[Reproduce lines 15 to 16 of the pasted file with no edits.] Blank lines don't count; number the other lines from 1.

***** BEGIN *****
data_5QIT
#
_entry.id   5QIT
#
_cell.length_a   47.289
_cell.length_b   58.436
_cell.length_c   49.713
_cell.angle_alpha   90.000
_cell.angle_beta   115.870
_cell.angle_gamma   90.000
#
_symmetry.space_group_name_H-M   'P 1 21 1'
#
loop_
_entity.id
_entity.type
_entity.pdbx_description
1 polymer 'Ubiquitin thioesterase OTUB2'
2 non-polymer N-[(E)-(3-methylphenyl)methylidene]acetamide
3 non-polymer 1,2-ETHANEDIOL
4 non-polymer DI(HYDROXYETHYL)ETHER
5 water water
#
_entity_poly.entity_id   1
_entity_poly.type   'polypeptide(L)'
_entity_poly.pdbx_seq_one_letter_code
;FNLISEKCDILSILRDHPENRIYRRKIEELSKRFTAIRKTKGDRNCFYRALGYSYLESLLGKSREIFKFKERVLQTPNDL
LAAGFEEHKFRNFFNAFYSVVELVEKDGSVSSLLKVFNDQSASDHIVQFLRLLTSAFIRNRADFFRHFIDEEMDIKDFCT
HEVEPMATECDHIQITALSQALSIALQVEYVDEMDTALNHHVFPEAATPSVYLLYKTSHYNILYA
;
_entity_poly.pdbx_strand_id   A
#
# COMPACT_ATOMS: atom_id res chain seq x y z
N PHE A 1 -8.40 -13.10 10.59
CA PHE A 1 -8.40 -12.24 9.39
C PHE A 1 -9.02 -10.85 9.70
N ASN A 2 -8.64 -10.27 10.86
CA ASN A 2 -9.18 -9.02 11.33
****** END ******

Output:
_entity.id
_entity.type